On House Churches

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Tags: church

I think house churches can sometimes be much better than your local 501©3 church with a name and a building and a web site. Those things are nice to have, but a small group of people studying the word, keeping one another accountable, fellowshipping, and exhorting one another to live godly lives can (possibly) be a better church.

It could go either way, I guess, depending on the group dynamics.

At your “normal” church, it’s pretty easy to get into the thick of “ministry” — being busy and getting little to nothing done — but miss out on some of the best parts of being a church. Sharing your joys and struggles with other Christians is one of the greatest benefits of the church community.

And that’s just it — in a “regular” church with services and bulletins and preachers and music ministers — it’s really easy to go through the motions and be “religious” without having a relationship with Christ or other believers. It’s the community of believers that make the church so great.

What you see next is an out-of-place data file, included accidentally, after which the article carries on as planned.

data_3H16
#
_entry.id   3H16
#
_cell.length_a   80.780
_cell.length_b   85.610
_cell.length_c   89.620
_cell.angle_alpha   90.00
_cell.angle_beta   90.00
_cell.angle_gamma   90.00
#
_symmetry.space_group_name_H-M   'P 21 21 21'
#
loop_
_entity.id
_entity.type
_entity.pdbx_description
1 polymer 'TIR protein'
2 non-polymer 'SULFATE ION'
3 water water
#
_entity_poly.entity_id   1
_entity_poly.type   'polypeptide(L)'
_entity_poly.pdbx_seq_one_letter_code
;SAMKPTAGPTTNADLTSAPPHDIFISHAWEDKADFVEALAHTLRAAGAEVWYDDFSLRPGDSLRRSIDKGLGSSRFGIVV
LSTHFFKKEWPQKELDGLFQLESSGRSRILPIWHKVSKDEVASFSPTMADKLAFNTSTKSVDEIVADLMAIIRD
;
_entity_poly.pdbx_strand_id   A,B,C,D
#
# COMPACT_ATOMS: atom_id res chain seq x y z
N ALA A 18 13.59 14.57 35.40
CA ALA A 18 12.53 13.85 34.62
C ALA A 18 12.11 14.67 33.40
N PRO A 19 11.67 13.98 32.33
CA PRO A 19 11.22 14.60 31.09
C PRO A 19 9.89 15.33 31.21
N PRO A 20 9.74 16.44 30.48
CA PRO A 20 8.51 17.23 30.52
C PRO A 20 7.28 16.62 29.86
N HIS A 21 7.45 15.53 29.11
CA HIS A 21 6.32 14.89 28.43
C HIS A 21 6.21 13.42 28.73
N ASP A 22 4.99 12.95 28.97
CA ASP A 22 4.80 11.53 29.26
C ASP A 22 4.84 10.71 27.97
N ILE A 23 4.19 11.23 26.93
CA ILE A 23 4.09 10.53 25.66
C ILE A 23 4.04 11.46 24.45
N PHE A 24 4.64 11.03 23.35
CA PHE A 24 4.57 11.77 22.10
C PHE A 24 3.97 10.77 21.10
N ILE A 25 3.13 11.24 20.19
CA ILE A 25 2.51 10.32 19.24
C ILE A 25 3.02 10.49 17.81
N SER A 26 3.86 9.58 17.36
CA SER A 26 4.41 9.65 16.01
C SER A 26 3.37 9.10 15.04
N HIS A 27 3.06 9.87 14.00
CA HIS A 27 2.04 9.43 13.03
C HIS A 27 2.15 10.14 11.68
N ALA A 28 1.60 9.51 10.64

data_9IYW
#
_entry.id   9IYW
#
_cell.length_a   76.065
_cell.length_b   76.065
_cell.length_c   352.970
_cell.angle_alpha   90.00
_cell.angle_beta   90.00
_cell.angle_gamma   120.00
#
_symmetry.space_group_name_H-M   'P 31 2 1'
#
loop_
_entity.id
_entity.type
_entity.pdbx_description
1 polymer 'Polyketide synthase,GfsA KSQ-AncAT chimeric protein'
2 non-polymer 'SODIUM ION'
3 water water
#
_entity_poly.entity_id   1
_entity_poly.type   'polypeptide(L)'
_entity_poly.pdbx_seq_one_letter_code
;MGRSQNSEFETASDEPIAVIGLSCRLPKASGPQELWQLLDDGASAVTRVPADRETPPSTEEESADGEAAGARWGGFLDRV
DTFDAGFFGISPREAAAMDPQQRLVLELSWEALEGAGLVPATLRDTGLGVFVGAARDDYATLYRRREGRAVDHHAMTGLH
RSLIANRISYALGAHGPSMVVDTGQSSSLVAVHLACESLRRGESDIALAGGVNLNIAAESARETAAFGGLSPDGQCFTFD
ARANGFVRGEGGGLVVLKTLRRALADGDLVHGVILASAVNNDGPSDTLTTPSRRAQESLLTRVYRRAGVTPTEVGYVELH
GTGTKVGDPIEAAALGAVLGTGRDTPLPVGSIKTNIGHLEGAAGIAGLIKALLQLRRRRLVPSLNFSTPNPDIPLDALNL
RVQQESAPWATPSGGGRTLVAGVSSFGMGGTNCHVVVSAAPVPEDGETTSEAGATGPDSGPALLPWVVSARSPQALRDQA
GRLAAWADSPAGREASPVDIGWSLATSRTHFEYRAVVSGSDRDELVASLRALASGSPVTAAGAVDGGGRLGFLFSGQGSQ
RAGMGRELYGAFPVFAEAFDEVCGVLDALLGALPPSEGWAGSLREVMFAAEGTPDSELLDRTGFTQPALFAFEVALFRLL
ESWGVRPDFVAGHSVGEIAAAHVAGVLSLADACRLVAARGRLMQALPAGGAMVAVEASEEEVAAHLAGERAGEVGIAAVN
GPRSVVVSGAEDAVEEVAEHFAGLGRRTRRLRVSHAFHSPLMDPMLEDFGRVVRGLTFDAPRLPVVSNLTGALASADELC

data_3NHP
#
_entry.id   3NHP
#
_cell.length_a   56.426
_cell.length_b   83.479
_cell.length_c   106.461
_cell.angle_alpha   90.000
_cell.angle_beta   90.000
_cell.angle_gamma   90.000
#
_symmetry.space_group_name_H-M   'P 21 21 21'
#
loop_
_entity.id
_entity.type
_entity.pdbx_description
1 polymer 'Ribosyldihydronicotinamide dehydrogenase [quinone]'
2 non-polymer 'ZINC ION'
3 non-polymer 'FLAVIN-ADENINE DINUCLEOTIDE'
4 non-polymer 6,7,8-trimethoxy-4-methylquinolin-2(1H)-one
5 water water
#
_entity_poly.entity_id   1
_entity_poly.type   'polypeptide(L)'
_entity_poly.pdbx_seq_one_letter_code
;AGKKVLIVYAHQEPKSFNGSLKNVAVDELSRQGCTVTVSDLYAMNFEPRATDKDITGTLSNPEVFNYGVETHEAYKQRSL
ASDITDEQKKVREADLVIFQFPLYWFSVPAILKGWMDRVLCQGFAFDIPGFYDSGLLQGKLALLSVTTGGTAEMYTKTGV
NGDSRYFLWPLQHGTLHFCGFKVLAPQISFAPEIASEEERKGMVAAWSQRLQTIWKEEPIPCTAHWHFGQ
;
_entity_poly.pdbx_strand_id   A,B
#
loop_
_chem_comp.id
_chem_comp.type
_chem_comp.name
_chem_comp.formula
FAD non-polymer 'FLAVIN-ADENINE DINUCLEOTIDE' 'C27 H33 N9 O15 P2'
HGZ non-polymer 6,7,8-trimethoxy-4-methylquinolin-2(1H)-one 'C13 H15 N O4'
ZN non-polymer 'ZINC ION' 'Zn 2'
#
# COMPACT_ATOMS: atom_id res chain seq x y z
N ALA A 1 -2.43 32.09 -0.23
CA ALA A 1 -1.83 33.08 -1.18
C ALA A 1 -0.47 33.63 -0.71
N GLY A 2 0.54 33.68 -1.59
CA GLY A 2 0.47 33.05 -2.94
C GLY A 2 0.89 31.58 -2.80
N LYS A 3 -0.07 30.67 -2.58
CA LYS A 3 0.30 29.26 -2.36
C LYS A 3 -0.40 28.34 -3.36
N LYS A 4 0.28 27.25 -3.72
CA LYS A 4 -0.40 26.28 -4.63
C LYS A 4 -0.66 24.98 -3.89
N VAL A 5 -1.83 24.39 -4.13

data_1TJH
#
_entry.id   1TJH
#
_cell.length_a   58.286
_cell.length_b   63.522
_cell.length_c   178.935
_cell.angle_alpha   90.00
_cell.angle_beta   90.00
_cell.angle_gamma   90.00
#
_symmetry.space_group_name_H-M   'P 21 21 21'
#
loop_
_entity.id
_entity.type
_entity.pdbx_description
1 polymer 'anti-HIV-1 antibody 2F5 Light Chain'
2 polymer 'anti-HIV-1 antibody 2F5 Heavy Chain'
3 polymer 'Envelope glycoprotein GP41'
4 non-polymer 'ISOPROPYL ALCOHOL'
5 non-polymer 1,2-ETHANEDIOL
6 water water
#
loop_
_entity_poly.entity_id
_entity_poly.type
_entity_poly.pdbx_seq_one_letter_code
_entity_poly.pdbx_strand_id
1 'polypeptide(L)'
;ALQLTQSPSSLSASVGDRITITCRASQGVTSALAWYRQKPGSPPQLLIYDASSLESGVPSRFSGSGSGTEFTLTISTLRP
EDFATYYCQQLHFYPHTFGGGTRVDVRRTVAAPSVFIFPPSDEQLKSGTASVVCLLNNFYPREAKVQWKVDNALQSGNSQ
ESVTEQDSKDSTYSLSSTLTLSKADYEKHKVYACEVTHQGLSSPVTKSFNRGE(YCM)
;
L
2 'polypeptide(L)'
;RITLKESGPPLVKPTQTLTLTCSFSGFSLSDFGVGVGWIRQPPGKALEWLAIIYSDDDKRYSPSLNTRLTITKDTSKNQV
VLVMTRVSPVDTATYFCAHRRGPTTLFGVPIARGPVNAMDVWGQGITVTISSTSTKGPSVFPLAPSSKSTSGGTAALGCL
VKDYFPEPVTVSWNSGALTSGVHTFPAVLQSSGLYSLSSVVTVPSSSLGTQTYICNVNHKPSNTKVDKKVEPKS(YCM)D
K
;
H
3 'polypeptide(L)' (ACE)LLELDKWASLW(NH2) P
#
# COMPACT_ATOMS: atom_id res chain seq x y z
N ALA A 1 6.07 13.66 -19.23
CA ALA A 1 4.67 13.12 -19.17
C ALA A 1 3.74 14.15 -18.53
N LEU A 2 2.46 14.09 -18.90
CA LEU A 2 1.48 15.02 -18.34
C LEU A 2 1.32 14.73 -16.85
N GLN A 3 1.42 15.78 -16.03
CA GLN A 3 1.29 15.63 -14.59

I must confess, when I was growing up I didn’t like the church. I thought it was dumb because everybody fought all the time about stupid stuff. I thought we should all be knocking on doors, sharing the gospel so that Christ could return sooner (He said he wouldn’t return until every tribe, tongue, people, and nation heard the gospel).

I didn’t get it, but I think I’m starting to now.

Church is so many things. It is a means by which to sanctify one another in the word. It’s a place of encouragement when life’s tough. It’s boot camp for spiritual warfare. It’s home. It’s family. It’s the body of Christ.

Don’t get me wrong — I love gorgeous church buildings and churches-with-official-names. I’m a Southern Baptist. I like the weekly services and the off-key singing. I like deacons and elders and business meetings. I like Sunday School and Big-Church.

But if you’re just going to church, absorbing, and leaving… you’re missing a LOT. We need to invest time, effort, and love in other Christians’ lives.

House churches can do this. So can institutional churches.

But you don’t need a building… or a name… or Sunday services to be a church. You just need other Christians.

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